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Film Review

Hot Tub: Kristbjörg Kjeld and Hilmir Snær Guðnason
The Sea
by Jürgen Fauth

Guide Rating -  

 

Two years ago, Baltasar Kormákur brought us the slacker comedy "Reijkavik 101," which was entertaining enough but felt somehow superfluous -- hadn't we seen this story about an aimless hero with not much interest in anything many times before? What made the film interesting nonetheless was Kormákur's astute sense of place. Everything seemed more extreme, more exposed, more vital in the merciless glare of Iceland.

In "The Sea," Kormákur takes us away from the city to a small, rugged fishing village where those who own the ships and factories are the acknowledged rulers. Not even the local police can touch Thordur (Gunnar Eyjólfsson) and his family. Yet the grizzled, stubborn patriach is under assult -- his factory, run by his duplicitous son Haraldur (Sigurður Skúlason), isn't effective enough, and there's a problem with an economic McGuffin called "the fishing quota." Whatever that maybe be, it's not good for Thordur, and so he summons his far flung and estranged family to his frostbitten corner of the world.

As in Thomas Vinterberg's vicious hit "The Celebration," Thordur's family turns out to be a mean-spirited lot. The best candidate for a bearer of our sympathies is Agust, the younger son, played by Hilmir Snær Guðnason. Sent to Paris to study businessl, he secretly abandons his studies to become a musician. Agust brings his pregnant girlfriend Françoise (Hélène de Fougerolles), which upsets Agust's rebellious cousin Kristín (Kristbjörg Kjeld) to an inordinate degree. Sister Ragnheiður (Guðrún Gísladóttir) is not exactly the kind and meek sort, either.

The bickering and infighting quickly reach Shakespearean dimensions, and of course there's more than a little bit of "King Lear" in the scenario. Beneath the heavy winter clothing, there are heaps of long-held grudges and age-old lies. Soon, hot emotions are played out against the icy, barren landscape that towers beautifully above the puny humans and their petty hatreds.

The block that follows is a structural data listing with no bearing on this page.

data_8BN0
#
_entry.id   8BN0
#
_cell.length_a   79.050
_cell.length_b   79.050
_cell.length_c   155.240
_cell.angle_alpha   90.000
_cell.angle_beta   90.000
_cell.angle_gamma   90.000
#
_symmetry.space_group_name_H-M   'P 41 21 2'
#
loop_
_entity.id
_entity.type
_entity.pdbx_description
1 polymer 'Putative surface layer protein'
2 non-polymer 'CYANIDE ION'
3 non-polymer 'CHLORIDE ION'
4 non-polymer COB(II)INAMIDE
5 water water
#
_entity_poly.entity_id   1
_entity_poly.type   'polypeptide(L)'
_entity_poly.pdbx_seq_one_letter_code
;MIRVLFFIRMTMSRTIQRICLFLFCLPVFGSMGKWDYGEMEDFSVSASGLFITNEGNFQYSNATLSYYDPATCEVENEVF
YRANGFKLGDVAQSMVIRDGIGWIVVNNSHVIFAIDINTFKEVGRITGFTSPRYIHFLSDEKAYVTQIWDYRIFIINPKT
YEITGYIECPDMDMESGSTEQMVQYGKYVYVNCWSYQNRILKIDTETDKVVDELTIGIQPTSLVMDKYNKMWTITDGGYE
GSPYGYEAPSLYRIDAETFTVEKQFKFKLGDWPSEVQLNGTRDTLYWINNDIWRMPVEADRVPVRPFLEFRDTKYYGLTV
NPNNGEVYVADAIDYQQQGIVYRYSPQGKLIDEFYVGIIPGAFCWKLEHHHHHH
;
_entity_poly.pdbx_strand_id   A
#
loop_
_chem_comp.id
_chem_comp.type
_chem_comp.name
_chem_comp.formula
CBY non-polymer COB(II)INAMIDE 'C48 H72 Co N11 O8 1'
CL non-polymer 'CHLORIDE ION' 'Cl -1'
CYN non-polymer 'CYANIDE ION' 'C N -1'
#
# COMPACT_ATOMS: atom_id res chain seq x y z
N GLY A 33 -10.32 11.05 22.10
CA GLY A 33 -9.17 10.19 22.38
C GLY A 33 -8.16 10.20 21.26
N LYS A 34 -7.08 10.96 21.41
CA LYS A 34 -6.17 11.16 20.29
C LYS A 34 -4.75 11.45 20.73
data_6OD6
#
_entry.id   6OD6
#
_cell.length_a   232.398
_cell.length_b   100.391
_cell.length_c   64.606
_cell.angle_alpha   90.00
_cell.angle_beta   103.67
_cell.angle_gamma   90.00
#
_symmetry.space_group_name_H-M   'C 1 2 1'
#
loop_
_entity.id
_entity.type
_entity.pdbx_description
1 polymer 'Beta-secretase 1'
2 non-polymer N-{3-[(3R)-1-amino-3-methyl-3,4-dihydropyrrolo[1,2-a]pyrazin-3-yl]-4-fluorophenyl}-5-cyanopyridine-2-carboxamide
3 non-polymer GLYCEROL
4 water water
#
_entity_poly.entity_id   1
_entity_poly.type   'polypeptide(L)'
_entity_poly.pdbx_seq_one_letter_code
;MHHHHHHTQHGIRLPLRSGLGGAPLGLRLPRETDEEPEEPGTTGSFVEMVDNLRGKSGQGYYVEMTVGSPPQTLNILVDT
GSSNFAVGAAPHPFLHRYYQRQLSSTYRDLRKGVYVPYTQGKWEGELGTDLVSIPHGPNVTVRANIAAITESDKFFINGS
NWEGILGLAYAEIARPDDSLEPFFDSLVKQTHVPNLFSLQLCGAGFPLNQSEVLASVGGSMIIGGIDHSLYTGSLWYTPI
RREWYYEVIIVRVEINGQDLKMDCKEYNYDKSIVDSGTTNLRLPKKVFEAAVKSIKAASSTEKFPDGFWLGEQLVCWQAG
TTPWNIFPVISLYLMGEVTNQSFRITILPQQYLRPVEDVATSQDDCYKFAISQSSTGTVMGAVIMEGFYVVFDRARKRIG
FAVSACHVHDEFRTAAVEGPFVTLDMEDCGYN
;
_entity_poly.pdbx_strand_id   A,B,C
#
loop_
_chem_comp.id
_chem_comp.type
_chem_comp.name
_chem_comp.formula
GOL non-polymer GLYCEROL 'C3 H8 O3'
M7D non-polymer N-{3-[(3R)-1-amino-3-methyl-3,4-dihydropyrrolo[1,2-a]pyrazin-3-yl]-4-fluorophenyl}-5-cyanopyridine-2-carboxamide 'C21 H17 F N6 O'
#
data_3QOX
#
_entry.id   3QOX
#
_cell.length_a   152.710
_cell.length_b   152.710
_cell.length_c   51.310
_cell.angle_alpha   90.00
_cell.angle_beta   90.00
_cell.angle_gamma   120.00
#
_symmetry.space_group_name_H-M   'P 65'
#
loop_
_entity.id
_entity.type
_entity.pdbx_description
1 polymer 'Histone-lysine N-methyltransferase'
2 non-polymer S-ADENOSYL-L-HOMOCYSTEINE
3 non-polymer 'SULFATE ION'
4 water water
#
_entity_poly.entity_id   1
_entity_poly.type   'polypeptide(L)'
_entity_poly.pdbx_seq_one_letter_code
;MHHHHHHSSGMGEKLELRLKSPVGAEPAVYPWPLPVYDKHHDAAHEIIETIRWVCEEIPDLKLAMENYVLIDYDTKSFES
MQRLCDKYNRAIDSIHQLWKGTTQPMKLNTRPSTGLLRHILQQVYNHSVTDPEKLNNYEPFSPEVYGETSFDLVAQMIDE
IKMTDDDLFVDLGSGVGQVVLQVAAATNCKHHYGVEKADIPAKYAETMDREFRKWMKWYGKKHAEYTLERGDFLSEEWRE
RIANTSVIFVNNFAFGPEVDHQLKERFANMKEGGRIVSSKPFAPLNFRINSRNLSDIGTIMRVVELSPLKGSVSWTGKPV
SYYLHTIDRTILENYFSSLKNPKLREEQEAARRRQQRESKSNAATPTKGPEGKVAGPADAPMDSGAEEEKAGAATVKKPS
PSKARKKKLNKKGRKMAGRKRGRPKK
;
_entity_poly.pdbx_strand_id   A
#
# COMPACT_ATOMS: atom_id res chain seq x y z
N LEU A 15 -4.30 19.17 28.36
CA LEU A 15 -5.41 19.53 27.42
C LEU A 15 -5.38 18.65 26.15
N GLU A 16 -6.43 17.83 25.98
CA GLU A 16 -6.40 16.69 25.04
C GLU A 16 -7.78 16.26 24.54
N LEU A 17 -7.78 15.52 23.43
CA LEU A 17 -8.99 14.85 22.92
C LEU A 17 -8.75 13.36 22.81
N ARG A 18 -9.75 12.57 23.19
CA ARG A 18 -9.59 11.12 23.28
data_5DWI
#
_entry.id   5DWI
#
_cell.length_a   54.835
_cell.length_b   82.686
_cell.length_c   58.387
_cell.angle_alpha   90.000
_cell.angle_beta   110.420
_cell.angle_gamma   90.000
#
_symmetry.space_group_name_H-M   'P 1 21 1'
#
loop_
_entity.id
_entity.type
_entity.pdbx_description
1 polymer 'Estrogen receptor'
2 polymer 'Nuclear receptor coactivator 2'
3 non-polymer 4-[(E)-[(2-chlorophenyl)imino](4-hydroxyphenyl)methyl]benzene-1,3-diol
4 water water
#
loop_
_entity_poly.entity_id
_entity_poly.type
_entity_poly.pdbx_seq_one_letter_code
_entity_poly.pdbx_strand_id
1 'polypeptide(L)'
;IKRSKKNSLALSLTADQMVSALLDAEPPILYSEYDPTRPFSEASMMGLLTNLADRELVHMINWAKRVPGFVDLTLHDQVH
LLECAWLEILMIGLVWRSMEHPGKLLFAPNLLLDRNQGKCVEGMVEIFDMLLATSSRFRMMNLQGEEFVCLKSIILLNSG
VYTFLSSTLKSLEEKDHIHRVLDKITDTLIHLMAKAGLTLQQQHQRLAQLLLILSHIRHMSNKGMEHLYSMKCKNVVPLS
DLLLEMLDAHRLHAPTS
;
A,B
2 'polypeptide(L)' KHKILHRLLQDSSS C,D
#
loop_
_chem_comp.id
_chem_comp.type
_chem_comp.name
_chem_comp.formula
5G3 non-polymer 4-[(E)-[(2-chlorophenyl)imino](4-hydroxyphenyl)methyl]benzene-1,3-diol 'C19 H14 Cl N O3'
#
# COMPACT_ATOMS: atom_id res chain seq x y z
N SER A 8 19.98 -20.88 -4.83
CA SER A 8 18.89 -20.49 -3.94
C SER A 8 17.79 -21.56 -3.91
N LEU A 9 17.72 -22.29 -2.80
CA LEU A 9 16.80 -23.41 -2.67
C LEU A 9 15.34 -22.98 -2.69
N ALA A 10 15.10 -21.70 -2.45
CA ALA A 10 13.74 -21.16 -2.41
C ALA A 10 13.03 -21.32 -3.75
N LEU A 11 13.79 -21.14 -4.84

I spent the first half of "The Sea" laughing at the bizarre situations and outrageous characters which could fit comfortably into "Twin Peaks." But eventually, the balance tips to the tragic. Barbs turn into cruelties. Kormákur is more successful at the dark humor than the farcial horror, and the line between the two blurs, but there's a point where you catch yourself laughing when it's long past funny.

At its climax, "The Sea" offers incest, alleged murder, attempted patricide, breaking and entering, sex for money, arson, and throwing policemen into the sea along with their cars. Also, black sheep. (I'm not giving anything away here because the opening credits anticipate the end.) For its unique mix of fire and ice, "The Sea" deserves to be seen.

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• Scandinavian Directors

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